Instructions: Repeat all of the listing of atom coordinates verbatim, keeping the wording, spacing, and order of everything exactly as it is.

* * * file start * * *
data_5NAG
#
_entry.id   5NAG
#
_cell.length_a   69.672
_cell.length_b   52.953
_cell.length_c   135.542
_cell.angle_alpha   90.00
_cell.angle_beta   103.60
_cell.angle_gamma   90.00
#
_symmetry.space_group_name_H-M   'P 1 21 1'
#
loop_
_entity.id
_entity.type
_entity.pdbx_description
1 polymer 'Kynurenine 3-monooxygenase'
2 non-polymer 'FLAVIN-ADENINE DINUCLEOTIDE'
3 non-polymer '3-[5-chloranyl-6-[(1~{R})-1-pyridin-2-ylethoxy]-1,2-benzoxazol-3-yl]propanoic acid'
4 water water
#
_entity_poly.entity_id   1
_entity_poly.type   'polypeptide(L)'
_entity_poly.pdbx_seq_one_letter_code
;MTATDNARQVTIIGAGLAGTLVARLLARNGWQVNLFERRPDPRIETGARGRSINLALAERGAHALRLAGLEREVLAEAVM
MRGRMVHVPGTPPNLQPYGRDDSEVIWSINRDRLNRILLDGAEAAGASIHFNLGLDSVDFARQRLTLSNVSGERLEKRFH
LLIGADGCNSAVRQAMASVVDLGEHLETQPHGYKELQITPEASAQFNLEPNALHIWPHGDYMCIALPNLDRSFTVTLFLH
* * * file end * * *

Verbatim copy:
data_5NAG
#
_entry.id   5NAG
#
_cell.length_a   69.672
_cell.length_b   52.953
_cell.length_c   135.542
_cell.angle_alpha   90.00
_cell.angle_beta   103.60
_cell.angle_gamma   90.00
#
_symmetry.space_group_name_H-M   'P 1 21 1'
#
loop_
_entity.id
_entity.type
_entity.pdbx_description
1 polymer 'Kynurenine 3-monooxygenase'
2 non-polymer 'FLAVIN-ADENINE DINUCLEOTIDE'
3 non-polymer '3-[5-chloranyl-6-[(1~{R})-1-pyridin-2-ylethoxy]-1,2-benzoxazol-3-yl]propanoic acid'
4 water water
#
_entity_poly.entity_id   1
_entity_poly.type   'polypeptide(L)'
_entity_poly.pdbx_seq_one_letter_code
;MTATDNARQVTIIGAGLAGTLVARLLARNGWQVNLFERRPDPRIETGARGRSINLALAERGAHALRLAGLEREVLAEAVM
MRGRMVHVPGTPPNLQPYGRDDSEVIWSINRDRLNRILLDGAEAAGASIHFNLGLDSVDFARQRLTLSNVSGERLEKRFH
LLIGADGCNSAVRQAMASVVDLGEHLETQPHGYKELQITPEASAQFNLEPNALHIWPHGDYMCIALPNLDRSFTVTLFLH